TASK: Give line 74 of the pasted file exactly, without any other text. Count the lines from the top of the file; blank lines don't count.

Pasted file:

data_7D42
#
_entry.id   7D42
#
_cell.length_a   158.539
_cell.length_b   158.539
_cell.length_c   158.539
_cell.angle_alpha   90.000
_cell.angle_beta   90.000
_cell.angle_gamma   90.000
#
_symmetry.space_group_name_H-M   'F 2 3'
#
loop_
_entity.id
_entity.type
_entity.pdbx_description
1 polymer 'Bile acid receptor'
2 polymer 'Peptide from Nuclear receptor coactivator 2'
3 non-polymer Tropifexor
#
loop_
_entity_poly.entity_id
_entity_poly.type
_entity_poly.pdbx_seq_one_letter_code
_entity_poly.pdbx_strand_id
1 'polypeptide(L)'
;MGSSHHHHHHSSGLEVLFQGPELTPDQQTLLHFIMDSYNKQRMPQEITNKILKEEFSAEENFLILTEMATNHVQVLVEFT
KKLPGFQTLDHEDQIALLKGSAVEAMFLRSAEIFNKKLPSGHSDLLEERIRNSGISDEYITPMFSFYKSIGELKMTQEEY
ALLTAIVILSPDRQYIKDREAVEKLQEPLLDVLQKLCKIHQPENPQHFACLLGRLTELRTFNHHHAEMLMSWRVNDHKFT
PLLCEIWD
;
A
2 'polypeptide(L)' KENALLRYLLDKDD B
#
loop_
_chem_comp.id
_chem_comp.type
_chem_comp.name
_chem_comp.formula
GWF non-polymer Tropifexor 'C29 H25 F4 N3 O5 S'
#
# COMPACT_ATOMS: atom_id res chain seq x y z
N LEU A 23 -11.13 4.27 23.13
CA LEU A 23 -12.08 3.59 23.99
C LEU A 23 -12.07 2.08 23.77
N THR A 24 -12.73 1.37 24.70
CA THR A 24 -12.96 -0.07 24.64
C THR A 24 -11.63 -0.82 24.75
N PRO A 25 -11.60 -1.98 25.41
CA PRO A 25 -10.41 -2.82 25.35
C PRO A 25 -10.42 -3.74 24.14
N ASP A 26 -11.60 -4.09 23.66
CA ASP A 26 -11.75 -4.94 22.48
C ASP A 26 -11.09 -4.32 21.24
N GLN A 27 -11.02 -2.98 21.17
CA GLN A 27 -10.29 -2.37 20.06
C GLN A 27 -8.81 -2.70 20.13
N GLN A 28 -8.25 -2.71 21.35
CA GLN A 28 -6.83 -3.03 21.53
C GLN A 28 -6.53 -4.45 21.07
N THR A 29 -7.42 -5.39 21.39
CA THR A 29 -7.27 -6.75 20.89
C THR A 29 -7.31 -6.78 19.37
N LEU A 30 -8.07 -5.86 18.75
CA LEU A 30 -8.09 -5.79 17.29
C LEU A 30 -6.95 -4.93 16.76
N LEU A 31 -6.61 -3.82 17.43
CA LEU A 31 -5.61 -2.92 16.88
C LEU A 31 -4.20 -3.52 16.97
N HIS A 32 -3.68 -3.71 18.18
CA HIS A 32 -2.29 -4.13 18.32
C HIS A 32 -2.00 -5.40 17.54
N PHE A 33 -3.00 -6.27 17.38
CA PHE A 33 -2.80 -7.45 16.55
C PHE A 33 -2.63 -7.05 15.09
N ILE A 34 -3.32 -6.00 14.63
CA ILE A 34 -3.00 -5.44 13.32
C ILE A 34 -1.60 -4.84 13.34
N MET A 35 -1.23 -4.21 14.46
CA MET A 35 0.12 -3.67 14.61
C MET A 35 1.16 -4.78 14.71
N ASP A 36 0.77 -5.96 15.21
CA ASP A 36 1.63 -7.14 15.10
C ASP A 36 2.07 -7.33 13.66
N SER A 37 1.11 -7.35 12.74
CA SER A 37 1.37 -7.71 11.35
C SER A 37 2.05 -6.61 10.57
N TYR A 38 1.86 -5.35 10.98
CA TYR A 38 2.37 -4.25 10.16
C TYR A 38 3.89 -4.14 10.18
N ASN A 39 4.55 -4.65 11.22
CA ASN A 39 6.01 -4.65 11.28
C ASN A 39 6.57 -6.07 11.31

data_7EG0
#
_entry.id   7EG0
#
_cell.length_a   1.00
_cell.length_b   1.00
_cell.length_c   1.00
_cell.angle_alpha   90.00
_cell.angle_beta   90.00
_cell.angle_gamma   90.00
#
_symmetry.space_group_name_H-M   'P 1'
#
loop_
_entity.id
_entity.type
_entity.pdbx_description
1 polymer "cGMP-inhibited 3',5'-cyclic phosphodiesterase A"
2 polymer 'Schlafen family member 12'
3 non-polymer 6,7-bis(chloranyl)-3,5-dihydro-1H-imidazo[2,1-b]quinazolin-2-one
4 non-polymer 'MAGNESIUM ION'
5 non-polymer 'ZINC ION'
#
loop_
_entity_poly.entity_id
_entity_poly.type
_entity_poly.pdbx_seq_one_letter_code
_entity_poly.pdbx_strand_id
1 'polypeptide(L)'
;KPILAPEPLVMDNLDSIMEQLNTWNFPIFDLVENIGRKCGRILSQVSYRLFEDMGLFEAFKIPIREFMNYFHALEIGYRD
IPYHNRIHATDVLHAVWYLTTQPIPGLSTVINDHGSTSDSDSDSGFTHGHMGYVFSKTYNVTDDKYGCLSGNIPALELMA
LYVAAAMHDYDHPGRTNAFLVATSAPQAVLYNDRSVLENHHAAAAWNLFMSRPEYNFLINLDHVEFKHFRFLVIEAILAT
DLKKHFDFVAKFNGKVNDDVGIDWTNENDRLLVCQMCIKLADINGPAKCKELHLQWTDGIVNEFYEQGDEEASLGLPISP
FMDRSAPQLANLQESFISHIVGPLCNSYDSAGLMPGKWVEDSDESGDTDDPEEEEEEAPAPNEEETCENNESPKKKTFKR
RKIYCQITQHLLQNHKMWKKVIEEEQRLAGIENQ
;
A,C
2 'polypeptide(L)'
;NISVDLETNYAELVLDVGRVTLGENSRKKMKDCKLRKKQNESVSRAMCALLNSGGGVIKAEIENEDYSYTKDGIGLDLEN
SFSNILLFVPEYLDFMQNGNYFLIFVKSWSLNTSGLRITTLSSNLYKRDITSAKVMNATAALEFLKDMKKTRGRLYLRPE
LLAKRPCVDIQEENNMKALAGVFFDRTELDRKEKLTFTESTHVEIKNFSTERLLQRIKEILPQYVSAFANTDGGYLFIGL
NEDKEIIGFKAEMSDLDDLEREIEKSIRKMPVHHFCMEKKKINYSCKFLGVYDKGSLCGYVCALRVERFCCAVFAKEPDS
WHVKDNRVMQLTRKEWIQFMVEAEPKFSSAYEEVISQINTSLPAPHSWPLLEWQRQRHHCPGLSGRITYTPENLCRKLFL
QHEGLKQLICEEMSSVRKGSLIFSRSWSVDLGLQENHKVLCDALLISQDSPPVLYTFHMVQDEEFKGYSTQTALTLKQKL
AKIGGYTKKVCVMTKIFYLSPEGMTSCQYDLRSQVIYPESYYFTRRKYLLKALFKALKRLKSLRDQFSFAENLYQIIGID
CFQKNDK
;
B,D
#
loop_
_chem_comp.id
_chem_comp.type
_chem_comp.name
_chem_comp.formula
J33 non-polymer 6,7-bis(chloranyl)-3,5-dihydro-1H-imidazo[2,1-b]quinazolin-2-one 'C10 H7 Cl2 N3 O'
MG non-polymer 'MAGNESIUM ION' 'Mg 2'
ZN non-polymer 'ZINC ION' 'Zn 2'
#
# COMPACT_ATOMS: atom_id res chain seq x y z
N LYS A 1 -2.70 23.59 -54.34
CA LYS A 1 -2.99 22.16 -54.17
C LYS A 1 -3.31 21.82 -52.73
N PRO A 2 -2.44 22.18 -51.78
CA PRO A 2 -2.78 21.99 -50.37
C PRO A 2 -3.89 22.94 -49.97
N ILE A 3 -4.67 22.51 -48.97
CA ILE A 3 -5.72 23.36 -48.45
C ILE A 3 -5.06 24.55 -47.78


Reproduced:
N PHE A 33 -3.00 -6.27 17.38